- Degree Overview
- Special Programs
- Student Resources
- Get Involved
- Professional & Career Resources
- New Students
- Degree Overview
- Student Resources
- Financial Support
- Graduate Student Directory
Jesse C. Stewart Ph.D.
Associate Professor, Psychology
Affiliated Scientist, Indiana University Center for Aging Research
1998 B.S., Psychology, University of Illinois
2000 M.S., Clinical Psychology, Ohio University
2003 Clinical Psychology Internship, VA Pittsburgh Healthcare System
2003 Ph.D., Clinical Psychology, Ohio University
2006 Postdoctoral Fellowship, Cardiovascular Behavioral Medicine Research, University of Pittsburgh School of Medicine
2009-Present Editorial Board Member, Annals of Behavioral Medicine
2010-Present Editorial Board Member, Journal of Psychophysiology
PSY-B 433: Capstone Laboratory in Applied Psychology
PSY-I 666: Intervention II: Cognitive-Behavioral Interventions
PSY-I 618: Interventions in Health Psychology
The aim of my program of research is to enhance our understanding of the influence of psychosocial factors (e.g., depression, anxiety, insomnia, and stressful life events) on health-related processes and outcomes, especially those relevant to heart disease, stroke, diabetes, and obesity. To achieve this goal, my students and I conduct several types of studies, including epidemiologic studies involving nationally representative samples, mechanistic investigations involving biomarkers (inflammatory markers and autonomic function indices), and randomized controlled trials involving psychological interventions (cognitive-behavioral and internet treatments) and pharmacologic interventions (anti-inflammatory and antidepressant medications). Due to the interdisciplinary nature of my research, I collaborate with other health researchers, including physicians, sociologists, epidemiologists, and biostatisticians on the IUPUI campus (see medicine.iupui.edu/iucar and www.medicine.iu.edu) and at other research institutions.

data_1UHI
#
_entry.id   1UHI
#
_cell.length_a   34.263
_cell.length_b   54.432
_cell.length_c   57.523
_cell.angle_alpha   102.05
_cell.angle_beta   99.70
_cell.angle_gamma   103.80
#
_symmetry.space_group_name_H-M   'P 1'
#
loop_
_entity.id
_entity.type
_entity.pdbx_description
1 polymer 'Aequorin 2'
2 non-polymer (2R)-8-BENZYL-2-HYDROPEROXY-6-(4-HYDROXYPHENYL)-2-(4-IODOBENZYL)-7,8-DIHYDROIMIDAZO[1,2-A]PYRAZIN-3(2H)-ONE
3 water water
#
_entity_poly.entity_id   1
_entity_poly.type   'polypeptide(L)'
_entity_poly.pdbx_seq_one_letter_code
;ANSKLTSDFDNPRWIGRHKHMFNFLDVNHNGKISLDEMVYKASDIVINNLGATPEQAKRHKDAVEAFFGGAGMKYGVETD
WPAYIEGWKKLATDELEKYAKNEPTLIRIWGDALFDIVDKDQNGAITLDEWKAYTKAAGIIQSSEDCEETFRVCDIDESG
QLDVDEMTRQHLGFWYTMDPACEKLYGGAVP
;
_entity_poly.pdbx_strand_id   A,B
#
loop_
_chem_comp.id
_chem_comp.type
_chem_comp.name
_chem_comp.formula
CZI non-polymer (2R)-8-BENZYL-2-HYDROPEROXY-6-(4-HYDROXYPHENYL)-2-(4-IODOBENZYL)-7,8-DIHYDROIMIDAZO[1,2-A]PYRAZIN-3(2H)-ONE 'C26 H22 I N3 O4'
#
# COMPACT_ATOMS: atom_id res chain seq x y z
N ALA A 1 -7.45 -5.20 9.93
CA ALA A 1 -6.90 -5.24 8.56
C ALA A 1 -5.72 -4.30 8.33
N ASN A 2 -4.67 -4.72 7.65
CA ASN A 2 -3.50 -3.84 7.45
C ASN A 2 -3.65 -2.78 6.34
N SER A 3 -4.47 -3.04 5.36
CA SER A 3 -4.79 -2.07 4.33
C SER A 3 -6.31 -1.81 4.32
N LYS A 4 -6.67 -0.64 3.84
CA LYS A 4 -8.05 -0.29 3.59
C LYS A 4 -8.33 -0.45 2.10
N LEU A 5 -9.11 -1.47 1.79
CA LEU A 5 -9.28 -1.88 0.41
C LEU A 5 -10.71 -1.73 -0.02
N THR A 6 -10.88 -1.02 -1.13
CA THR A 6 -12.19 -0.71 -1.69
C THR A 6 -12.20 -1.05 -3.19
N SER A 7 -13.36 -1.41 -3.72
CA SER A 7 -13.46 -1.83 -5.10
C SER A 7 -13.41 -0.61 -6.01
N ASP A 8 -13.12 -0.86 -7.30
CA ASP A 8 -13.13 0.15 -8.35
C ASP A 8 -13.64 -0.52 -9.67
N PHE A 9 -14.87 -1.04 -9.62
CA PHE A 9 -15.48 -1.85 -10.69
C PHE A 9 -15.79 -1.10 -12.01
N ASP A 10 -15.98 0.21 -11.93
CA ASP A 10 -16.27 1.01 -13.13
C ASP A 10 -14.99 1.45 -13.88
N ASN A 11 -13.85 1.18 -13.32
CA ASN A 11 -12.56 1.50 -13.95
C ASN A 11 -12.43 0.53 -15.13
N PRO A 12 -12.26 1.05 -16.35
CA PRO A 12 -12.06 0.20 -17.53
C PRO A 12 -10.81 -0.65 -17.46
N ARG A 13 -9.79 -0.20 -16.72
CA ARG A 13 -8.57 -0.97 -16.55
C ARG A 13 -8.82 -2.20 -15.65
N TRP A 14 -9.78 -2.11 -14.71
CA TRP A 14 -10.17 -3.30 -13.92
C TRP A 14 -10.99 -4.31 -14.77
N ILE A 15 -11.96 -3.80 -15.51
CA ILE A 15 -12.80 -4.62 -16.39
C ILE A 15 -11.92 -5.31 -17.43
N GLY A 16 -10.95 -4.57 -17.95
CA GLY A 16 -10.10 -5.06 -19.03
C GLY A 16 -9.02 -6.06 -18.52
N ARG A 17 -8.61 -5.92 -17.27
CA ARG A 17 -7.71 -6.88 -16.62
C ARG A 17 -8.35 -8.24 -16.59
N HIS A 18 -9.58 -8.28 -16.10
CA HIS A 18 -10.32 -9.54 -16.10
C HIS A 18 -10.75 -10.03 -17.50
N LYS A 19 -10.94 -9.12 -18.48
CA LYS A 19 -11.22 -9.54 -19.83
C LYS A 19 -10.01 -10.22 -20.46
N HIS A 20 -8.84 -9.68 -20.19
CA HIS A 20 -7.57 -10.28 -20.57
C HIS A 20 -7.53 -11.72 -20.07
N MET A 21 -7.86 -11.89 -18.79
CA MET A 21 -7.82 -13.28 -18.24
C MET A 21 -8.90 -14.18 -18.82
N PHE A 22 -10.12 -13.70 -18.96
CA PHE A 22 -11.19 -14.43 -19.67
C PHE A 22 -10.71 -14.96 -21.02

My primary research area is cardiovascular behavioral medicine, a field concerned with relationships among psychosocial factors and cardiovascular health and disease. Within this larger area, my main interest is emotional risk factors for atherosclerotic cardiovascular disease (see Figure 1 below), the leading cause of death of American men and women. Despite the long history of research on the mind-heart connection, several key questions have yet to be answered. This line of my research seeks to address the following questions: (1) Which components of negative emotional factors are the most cardiotoxic?, (2) Do positive emotional factors exert a cardioprotective effect?, (3) What physiological or behavioral mechanisms explain the effect of emotional factors on cardiovascular health?, and (4) Does treatment of negative emotional factors reduce risk of cardiovascular disease? Click here to listen to an interview on WFYI’s Sound Medicine, and click the following links for information about ongoing clinical trials: NCT01605552 and NCT01625845.
My other research interests include: